The Yamas - Aparigraha

Aparigraha - Letting Go

If you've been following along, you know that yoga is more than just asanas (postures) and meditation practices.  The practice of yoga is to "yoke" the mind, body, and spirit to help us be fully connected with ourselves on every level of our existence.  The first limb of a yoga practice is called the yamas, which are the social observances we can practice to help bring ourselves to a more aware, balances, and whole state of being. 

The final practice in the yamas is Aparigraha, the practice of non-possession or attachment in the material, physical, emotional, and spiritual world.  There are many discussions on how to interpret or practice aparigraha including those who renounce all material and social ties to those who possess plenty material items and relationships but do not define themselves by said connections.  The key to understanding aparigraha is to look at how you feel if all of your connections and belongings were to disappear.  Would you remain yourself? Would you feel lost or destroyed? Would you feel free?

Practicing aparigraha would leave you remaining whole, yourself, content at the root of it all as having people, things, and beliefs are all added blissful enjoyments and experiences.  Even if they last for a lifetime, we are not truly defined by these connections and enjoyments.  We are only defined by ourselves, our connection to our inner world, and to whatever our truth may be at any given moment and set of circumstances.  Even with that, we are consistently changing with the food we eat, the air we breathe, the ideas and experiences we have, and the overall disposition we take. 

Yoga Philosophy Fort Collins

In the tantric philosophy life is to be experienced, lived, and enjoyed with a sense of peace and continual bliss or ecstasy, which equates to being content amongst all of life's changes.  It is my belief and understanding that we must learn to thoroughly enjoy and appreciate what is in the moment, instead of our ideas of what may be.  These ideas of what may or should be are attachment. These judgments or expectations are ones that can detract from our joy and conscious experience. 

Living an unattached life allows you to remain whole within yourself without losing yourself in any person, place, thing, idea, or belief. It helps you feel free,  unhindered, and purely yourself in the most non-dual way we can experience ourselves. 

Ask yourself the following questions:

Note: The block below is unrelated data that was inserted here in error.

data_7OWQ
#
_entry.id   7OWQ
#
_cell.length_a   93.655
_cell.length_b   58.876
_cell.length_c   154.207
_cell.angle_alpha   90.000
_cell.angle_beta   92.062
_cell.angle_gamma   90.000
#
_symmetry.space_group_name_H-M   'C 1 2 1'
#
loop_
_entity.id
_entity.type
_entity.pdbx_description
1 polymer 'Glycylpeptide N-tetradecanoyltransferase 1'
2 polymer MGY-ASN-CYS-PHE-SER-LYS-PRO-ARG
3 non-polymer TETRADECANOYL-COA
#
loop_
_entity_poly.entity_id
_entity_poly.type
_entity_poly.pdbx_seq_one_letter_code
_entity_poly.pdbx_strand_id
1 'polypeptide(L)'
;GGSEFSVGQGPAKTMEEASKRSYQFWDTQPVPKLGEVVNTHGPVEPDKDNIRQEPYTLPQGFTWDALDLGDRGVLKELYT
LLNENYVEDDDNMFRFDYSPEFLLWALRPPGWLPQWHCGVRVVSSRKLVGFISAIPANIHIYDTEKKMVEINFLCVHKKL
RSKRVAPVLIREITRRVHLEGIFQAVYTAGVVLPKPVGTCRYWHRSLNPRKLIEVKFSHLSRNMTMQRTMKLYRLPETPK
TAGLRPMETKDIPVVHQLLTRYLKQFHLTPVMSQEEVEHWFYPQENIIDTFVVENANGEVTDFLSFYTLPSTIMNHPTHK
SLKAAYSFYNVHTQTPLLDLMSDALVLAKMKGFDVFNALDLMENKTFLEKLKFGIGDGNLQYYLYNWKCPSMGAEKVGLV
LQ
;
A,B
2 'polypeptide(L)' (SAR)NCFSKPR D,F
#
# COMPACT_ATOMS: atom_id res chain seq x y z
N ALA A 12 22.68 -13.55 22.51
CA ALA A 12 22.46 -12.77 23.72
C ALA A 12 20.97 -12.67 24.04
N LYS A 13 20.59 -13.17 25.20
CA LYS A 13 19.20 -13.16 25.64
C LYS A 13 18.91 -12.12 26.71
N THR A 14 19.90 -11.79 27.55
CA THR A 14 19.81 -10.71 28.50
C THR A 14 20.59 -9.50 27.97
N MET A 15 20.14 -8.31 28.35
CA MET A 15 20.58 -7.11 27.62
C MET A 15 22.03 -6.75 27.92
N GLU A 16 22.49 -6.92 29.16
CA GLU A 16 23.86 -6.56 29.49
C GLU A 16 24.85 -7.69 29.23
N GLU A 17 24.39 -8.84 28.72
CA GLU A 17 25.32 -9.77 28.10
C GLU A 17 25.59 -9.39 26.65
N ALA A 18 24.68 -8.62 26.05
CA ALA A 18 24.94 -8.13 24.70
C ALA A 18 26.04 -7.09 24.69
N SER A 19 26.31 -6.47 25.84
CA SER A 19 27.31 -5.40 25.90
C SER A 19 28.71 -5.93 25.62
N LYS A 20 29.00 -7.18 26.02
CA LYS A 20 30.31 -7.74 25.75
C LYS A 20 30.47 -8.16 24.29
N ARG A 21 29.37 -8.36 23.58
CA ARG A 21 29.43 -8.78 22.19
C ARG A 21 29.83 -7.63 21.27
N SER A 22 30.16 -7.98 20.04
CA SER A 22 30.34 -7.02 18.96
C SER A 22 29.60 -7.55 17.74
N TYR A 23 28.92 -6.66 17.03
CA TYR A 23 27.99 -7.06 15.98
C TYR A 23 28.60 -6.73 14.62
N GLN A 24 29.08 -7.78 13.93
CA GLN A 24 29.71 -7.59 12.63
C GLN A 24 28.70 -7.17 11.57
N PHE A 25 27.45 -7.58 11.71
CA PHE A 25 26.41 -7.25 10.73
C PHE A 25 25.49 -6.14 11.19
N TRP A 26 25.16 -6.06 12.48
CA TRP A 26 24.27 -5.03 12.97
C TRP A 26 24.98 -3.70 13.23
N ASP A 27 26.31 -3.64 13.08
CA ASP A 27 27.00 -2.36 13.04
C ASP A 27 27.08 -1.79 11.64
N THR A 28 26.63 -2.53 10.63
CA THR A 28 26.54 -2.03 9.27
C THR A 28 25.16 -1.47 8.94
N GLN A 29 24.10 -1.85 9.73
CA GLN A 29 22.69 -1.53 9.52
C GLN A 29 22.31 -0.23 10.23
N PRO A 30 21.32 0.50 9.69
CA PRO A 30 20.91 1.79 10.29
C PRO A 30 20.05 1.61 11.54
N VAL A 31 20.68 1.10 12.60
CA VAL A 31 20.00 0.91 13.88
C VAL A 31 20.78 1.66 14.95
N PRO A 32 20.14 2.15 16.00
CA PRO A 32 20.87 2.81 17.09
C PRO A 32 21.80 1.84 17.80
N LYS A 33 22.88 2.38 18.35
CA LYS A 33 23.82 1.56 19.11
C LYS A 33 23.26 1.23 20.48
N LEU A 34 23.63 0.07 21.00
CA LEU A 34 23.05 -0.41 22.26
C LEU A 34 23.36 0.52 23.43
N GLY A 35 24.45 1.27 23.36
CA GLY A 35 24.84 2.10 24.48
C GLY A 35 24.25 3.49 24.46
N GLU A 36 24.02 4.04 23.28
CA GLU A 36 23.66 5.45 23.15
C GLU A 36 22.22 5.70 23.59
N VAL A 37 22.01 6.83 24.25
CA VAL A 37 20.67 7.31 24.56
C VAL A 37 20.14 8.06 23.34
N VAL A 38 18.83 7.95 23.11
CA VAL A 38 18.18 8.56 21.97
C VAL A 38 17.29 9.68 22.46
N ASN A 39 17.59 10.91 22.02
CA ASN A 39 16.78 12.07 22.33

• How do you truly define yourself? Is this mutable? Is this a rigid idea?
  • What attachments do you have?
  • Do you spend most of your time focusing on the past, the present, or the future? 
  • What things do you consider “yours” and are they truly yours?
  • How do you view nature and her resources?
  • Are you attached to a particular experience or idea of what your spiritual path may look like?
  • Do you donate, give away, pay-it forward, or volunteer your time, belongings, energy, money? 
  • What emotions continually surround you? Do these move or are they steady in your life?

The art of un-attachment is not an easy practice, but vital for a sense of self, wholeness, and personal happiness.

As Buddha puts it "You only lose what you cling to." If we don't cling, and merely begin to appreciate the experiences and people in our lives past, present, and future we can remain whole and undefined by external circumstances.

It's my hope that this article can help you become a little less attached, a little more aware, and a lot more at peace.  We are in an ever changing wonderful existence. Allow your intentions and surroundings to guide you, not define you.  Appreciate what is, what was, and what may come in the moments they occur. Allow yourself to be yourself, a beautiful imprint on the energetic puzzle we call life. 

Missed the other Yamas?  Check them out here:

Have questions or need support?  Contact us. 

The Yamas - Brahmacharya

Brahmacharya: Appropriate Use of Vital Energy

Image by: Alex Gray

Image by: Alex Gray

As we deepen our knowledge of what yoga truly is, we must take a look at our use of energy.  

Brahmacharya is the Sanskrit word in the Yoga Sutras' definition of the Yamas describing the observance of utilizing your vital energy appropriately and wisely.  It is important to note that our vital energy is clarified and essentially held in our sacral chakra (swadhisthana), which governs sexuality and creativity.

Some schools of yoga practice observe brahmacharya as strictly chaste or abstinent living to turn their sexual vital energy towards developing enlightened states.  Others, like Tantra, seek to harness and cultivate all vital energy in life to purposeful outlets and experiences. In the tantric tradition, sexual exchange is the literal act of honoring one another to fully experience and recognize the divine.  It is the act of giving and receiving soma, or sweet nectar of life. Regardless of lineage or perspective, by utilizing brahmacharya, one must know how to appropriately engage in their sexuality and intimate exchanges to be cultivating and expanding rather than damaging, degrading, or dishonoring to parties involved.  

Since our vital energy is that which creates us, makes us, and gives us purpose and life experiences broadening the scope of practice beyond sexuality is important for our culture and day to day living, especially with the state of local, national, and global affairs. Therefore, extending to all vital energy usage, this yama is the knowingness of when to take opportunities and also when to say no to those that will not serve you or the individual(s) that are offering them, which ties into the few yamas (ahimsa, satya, asteya) that we've covered previously. Some may even look at it as the practice of moderation and not indulging in an excess of any one thing to avoid burn out and depleted vital energy.